A UN group of experts has endorsed the efforts of young climate activists who are using legal means to hold their governments accountable for inadequate action against climate pollution.
Known as the Committee on the Rights of the Child, these experts recently published a comprehensive 20-page document endorsing the legal initiatives of these young environmental advocates.
In the document, the committee stated that each nation has a responsibility to protect children from environmental harm, including regulating business operations.
The document supports the right of minors to seek legal solutions for environmental concerns.
While the committee’s viewpoint is not legally binding, its significance comes from its alignment with the universally ratified Convention on the Rights of the Child.
With the exception of the United States, nearly all countries adhere to this convention. Courts in different jurisdictions have cited the committee’s interpretations to guide their rulings.
At the core of the committee’s argument lies the basic entitlement of children to a clean and sustainable environment.
The committee posits that this right is inherent in the convention and closely tied to foundational rights such as the right to life, survival, and development.
Comprising 18 independent legal experts appointed by their respective countries within the United Nations, the committee includes lawyers and law professors from diverse nations, including Barbados, Morocco, and South Africa.
Commenting on the committee’s pronouncement, Michael B. Gerrard, director of the Sabin Center for Climate Change Law at Columbia University, noted that this declaration supplements the evolving body of international human rights law related to climate change.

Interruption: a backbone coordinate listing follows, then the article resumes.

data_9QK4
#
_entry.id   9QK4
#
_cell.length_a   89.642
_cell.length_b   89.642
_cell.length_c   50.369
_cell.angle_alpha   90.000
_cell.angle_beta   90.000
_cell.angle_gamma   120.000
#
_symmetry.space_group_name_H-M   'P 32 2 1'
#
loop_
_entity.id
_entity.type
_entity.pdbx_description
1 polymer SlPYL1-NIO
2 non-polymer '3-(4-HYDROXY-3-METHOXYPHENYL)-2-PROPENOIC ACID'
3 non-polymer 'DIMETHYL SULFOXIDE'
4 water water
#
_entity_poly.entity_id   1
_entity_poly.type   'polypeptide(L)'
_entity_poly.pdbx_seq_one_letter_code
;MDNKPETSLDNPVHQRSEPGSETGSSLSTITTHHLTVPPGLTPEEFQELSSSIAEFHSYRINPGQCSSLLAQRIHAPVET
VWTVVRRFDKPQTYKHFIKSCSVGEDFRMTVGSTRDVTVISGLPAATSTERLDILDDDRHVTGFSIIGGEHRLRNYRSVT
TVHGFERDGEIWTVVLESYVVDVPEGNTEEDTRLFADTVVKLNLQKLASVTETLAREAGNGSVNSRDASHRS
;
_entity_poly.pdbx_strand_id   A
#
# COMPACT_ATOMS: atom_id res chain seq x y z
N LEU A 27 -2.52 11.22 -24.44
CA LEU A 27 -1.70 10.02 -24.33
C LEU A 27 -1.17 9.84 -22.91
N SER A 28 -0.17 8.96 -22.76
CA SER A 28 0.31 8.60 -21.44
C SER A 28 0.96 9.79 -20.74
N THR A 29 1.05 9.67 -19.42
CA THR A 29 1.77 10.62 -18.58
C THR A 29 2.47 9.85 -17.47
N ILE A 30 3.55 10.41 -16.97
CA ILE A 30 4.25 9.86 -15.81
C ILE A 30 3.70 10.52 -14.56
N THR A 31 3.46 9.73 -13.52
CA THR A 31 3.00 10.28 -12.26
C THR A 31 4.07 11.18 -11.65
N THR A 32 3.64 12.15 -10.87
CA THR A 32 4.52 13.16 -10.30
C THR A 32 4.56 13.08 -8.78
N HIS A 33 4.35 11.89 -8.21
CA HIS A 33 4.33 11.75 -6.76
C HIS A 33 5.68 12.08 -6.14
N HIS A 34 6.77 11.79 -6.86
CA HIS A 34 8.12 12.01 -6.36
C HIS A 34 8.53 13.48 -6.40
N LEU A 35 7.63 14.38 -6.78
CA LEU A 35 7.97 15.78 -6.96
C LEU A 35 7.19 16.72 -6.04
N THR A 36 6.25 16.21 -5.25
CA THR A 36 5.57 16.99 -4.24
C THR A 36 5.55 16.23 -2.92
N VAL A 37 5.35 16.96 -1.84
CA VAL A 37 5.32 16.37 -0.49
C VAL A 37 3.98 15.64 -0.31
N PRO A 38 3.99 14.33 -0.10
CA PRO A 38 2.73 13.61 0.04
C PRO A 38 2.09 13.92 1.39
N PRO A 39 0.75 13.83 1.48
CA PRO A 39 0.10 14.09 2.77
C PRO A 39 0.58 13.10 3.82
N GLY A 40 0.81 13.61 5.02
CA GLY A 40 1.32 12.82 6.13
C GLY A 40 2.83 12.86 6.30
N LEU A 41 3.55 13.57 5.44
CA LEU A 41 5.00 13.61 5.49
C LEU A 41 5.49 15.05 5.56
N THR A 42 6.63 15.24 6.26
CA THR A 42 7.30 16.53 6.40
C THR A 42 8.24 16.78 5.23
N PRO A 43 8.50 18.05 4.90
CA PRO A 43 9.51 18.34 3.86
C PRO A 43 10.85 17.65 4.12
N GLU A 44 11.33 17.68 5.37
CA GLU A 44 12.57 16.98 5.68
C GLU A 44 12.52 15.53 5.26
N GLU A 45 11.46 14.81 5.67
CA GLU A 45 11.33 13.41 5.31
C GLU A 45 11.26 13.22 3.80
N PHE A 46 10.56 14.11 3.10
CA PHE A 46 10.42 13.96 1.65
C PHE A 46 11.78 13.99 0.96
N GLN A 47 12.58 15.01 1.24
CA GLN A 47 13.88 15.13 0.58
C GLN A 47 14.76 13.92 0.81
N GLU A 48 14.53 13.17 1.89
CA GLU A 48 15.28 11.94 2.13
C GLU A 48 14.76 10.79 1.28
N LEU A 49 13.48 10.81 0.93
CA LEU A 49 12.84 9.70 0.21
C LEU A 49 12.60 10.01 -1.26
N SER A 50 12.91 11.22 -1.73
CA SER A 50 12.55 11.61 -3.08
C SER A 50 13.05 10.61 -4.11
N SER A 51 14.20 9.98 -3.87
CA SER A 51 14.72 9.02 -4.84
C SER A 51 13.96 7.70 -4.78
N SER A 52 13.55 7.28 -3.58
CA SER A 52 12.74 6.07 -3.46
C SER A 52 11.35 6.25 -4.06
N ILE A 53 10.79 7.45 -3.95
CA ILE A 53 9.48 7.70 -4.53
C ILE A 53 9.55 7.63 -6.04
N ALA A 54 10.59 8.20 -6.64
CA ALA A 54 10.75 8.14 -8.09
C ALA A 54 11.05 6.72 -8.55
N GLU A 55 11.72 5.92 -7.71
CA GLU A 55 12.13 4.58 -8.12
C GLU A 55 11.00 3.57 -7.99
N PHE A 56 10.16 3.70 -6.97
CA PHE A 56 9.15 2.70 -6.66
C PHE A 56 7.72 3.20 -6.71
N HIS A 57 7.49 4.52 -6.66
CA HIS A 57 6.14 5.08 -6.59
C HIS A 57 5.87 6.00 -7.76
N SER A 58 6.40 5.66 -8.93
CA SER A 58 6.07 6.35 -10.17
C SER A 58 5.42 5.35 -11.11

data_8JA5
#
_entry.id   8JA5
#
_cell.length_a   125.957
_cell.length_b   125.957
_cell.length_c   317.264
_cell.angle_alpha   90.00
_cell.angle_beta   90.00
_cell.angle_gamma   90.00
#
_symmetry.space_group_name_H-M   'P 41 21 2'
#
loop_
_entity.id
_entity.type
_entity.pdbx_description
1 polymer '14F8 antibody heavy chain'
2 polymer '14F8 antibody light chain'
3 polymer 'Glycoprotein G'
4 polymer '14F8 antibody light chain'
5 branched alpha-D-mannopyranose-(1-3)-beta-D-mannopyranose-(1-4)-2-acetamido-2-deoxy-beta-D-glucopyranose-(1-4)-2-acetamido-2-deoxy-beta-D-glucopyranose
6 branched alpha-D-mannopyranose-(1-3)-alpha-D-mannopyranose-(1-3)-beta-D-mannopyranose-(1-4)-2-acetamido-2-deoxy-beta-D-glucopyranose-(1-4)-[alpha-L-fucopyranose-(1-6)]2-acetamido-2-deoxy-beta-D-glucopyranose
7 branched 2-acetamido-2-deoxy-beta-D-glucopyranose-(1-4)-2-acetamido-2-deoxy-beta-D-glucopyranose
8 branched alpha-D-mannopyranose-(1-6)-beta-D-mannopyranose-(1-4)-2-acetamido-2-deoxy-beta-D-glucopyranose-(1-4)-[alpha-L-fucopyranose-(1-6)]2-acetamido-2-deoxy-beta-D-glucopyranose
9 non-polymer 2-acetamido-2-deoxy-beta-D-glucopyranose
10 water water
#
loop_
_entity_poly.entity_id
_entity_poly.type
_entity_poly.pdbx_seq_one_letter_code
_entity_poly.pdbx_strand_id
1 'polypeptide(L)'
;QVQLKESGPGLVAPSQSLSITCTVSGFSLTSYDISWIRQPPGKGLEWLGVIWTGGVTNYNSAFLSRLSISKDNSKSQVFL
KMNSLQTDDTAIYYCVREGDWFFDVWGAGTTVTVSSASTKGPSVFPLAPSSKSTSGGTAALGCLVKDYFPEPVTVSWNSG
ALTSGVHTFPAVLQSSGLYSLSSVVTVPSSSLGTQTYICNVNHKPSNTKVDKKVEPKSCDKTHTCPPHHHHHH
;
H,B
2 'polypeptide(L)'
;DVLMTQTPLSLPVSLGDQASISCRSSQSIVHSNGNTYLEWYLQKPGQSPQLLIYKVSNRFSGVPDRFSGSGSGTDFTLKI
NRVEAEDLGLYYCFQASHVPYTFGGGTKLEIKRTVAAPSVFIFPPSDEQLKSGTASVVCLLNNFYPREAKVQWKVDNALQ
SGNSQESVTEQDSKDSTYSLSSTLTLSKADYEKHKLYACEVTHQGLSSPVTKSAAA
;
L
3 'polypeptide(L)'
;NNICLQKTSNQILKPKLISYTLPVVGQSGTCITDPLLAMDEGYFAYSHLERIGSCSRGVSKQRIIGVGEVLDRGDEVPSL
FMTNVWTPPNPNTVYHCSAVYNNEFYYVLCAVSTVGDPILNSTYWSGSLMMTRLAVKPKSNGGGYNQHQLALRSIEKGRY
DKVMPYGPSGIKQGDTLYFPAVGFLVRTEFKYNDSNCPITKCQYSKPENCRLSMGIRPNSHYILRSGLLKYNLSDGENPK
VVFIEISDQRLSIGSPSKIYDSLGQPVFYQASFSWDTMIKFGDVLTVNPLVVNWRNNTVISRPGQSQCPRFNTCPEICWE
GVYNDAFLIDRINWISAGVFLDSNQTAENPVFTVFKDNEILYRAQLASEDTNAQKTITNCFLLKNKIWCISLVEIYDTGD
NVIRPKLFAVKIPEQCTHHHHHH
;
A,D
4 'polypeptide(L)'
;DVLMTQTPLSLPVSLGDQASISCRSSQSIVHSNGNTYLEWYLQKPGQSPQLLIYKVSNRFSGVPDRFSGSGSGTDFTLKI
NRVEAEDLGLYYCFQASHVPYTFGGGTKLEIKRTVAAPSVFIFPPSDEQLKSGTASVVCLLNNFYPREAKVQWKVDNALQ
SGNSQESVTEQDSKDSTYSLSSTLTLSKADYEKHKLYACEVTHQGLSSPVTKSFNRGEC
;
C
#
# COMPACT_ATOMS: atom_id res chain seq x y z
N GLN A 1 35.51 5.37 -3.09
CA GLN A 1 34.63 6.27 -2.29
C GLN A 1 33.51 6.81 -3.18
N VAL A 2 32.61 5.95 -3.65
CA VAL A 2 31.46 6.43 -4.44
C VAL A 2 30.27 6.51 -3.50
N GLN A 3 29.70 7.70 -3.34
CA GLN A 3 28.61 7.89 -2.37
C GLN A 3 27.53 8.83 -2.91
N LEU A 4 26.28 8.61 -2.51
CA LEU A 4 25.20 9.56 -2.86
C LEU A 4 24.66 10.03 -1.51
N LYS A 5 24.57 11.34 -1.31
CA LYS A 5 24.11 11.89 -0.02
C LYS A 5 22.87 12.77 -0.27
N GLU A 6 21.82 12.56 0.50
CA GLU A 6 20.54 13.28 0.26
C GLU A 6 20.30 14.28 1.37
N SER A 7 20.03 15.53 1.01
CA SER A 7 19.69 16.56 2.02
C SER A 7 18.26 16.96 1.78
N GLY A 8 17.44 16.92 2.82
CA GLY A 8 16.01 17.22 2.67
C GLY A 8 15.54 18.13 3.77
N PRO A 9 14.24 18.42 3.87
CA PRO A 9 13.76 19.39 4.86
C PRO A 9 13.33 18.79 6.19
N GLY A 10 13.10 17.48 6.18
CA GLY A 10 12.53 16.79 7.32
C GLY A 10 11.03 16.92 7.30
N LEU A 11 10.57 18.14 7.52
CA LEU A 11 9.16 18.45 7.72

The committee emphasized that countries have a responsibility to safeguard children from the impacts of climate pollution now and in the future.
They underlined that nations hold the responsibility for foreseeable environment-related threats arising due to their actions or lack thereof, even if the consequences might not emerge for several years or decades.
In 2019, climate activists attempted to secure a more definitive judgment from the committee but were unsuccessful.
Sixteen children filed a petition against five countries – Argentina, Brazil, France, Germany, and Turkey – claiming that their fossil fuel emissions violated the rights of children in other nations.
The committee ruled in 2021 that the petitioners should first seek resolution through their national courts.
Urging nations to take immediate action, the committee recommended reduction of coal, oil, and natural gas, investing in renewable energy, enhancing air quality, curbing marine pollution, and preserving biodiversity.
The committee advocated for children’s right to engage in class-action suits and public interest litigation.